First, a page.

Helping with human fertility treatments in an IVF department

Is IVF ethical?

IVF provides couples who cannot concieve naturally with the opportunity to create a family and have children of their own.  In the US 8.5% of couples are involuntarily infertile.  This means that they will not be able to have children of their own without medical intervention.  Should doctors be allowed to play God in chosing who to give new life?

There are alot of ethical questions based around the donation of spare frozen embryos for research.  For people who believe that you become human at the point of conception, when the egg fuses to the sperm, the idea of donating an embryo which has already been fertilised to be used for research can be compared with donating a child to be broken down and used for research.  For this reason all embryonic research is regulated by Human Fertilisation and Embryology Authority (HFEA) as well as the Human Tissue Authority (HTA).

With the leaps in technology for gentic sequencing which have taken place in the past decade, the DNA of embryos can now be sequenced.  This is typically used in a process known as Preimplantation Genetic Diagnosis (PGD), where couples who have a high risk of passing on a genetic disorder, such as Huntington’s disease, Cystic fibrosis or Sickle cell anemia.  Although this is seen as beneficial both to the couple who reduce the chance of having a child with a serious disability and also to society, who won’t need to support a child with one of these life changing disabilities, it could also be abused with the possibility of couples choosing the gender of their child.  This could be further abused to give couples  choices of specific features of their future child and creates the idea of designer babies.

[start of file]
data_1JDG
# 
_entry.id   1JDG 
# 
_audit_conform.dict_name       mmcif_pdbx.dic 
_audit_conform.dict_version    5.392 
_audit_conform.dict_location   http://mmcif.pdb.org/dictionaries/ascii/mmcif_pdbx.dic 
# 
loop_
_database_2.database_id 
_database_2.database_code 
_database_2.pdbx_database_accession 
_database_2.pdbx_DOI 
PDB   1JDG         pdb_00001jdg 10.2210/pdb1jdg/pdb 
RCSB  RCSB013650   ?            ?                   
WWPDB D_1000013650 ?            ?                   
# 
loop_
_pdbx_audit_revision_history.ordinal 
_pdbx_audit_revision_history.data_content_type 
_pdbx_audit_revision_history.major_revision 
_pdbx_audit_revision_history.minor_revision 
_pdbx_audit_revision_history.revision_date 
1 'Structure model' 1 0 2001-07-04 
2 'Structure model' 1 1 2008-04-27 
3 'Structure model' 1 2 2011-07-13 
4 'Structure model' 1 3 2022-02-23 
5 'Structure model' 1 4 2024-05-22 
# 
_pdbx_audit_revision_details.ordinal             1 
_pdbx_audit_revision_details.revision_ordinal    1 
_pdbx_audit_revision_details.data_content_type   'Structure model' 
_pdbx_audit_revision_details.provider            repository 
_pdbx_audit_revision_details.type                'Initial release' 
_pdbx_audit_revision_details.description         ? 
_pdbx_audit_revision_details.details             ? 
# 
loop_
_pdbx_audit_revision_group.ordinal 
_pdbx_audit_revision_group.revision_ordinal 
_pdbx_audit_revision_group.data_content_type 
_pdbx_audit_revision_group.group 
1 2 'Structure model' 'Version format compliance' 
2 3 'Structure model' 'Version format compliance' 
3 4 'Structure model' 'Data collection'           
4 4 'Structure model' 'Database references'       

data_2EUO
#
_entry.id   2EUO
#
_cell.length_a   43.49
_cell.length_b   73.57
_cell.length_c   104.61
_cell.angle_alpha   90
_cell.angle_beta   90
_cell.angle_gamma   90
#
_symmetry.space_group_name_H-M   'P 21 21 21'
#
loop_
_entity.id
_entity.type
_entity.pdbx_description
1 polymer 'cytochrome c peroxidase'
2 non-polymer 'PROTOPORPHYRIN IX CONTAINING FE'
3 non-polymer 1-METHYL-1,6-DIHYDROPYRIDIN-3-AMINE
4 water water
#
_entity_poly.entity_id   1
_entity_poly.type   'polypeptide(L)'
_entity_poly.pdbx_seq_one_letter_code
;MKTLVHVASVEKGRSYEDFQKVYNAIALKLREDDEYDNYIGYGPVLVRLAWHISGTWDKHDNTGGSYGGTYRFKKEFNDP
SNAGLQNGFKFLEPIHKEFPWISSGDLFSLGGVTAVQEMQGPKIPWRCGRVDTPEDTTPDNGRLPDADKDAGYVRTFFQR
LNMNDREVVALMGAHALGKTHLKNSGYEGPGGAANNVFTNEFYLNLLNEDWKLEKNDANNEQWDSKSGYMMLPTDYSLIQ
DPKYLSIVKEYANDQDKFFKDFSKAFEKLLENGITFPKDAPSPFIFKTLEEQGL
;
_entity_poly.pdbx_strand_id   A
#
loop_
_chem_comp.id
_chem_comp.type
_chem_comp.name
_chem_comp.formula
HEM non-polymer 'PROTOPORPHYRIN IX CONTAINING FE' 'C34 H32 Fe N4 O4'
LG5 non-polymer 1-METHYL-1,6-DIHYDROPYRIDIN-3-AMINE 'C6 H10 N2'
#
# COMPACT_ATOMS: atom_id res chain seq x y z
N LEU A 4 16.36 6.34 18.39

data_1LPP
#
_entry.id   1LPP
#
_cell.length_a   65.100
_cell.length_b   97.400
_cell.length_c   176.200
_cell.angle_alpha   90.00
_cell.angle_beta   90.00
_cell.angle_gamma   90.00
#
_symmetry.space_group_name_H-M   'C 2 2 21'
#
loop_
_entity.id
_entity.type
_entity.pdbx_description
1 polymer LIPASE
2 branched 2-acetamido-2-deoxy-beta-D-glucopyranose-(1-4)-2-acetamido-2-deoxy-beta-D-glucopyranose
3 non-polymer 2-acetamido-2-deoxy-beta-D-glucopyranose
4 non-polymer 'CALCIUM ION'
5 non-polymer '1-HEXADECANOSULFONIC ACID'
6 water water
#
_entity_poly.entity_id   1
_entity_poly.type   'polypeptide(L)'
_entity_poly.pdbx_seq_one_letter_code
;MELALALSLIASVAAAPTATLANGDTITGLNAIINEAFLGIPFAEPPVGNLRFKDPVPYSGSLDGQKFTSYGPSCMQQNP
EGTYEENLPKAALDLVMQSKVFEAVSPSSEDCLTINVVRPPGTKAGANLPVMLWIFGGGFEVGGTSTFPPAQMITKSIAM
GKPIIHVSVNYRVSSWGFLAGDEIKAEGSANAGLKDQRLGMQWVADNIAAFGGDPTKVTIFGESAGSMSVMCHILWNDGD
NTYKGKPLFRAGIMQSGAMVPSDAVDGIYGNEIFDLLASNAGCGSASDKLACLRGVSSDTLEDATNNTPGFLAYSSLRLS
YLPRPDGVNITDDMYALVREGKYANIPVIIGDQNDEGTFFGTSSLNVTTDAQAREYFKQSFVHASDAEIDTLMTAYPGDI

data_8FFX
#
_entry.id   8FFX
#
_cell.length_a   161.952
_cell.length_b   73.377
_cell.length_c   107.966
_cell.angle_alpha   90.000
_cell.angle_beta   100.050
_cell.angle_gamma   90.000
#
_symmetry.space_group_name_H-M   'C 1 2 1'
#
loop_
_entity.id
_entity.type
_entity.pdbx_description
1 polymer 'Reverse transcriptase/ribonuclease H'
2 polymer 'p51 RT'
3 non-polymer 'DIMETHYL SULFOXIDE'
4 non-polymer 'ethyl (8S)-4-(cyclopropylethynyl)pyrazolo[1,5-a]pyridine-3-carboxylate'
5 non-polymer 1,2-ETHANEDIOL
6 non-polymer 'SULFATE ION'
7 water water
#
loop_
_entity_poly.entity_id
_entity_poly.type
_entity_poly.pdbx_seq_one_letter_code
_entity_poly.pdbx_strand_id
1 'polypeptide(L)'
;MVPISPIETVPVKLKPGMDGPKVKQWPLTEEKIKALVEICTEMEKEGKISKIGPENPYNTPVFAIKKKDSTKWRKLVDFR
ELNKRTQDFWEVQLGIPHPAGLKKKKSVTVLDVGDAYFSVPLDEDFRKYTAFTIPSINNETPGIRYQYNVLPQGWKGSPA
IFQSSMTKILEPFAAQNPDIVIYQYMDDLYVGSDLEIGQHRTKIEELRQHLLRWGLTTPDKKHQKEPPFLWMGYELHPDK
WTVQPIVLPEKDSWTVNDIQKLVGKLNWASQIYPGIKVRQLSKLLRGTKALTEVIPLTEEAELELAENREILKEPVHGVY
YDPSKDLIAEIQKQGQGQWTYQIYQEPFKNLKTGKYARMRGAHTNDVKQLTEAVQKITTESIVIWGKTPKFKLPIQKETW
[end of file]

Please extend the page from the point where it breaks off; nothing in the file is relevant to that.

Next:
Who should be allowed a ‘test tube baby’?

When IVF was first introduced, hospitals used an analogy with adoption.  If a couple who wanted IVF satisfied the criteria needed to be suitable foster parents, they could undergo IVF treatment.  This meant if someone was not suitable as an adoptive parent, they wouldn’t be given any fertility treatments.  Surely this sort of decision shouldn’t be based on eligibility of parenting: some fertile couples may not be eligible using this test, but have children anyway.

Currently, the criteria for parents is controlled by HFEA, however IVF treatment is also controlled to a certain extent by the funding provided.  Couples can fund their treatments themselves, but IVF treatments are expensive without a certain outcome.  IVF in the UK can be funded by the NHS, however there are strict criteria for funding and limited funding per patient.  Patients often face stricter criteria depending on their postcode and have to have tried to conceive naturally with their partner for several years.

What does IVF mean for the future of hereditory diseases?

With PGD screening, embryos can have their DNA sequenced to look for genetic diseases.  This can help to reduce the number of children born with crippling illnesses such as cystic fibrosis.  In the future with more certain genetic tests, ‘test tube babies’ may even be healthier than naturally conceived babies.  This is because at the initial stages of IVF, the embryos could all have their genomes sequenced to find the probability that they develop specific diseases later on in life such as Alzheimers or other diseases which more or less common depending on certain genes.

IVF won’t remove hereditary diseases from the gene pool, however it may help reduce the number of cases.  IVF may be encouraged for parents who have a high risk of passing on a hereditary disease to ensure their children are healthy.

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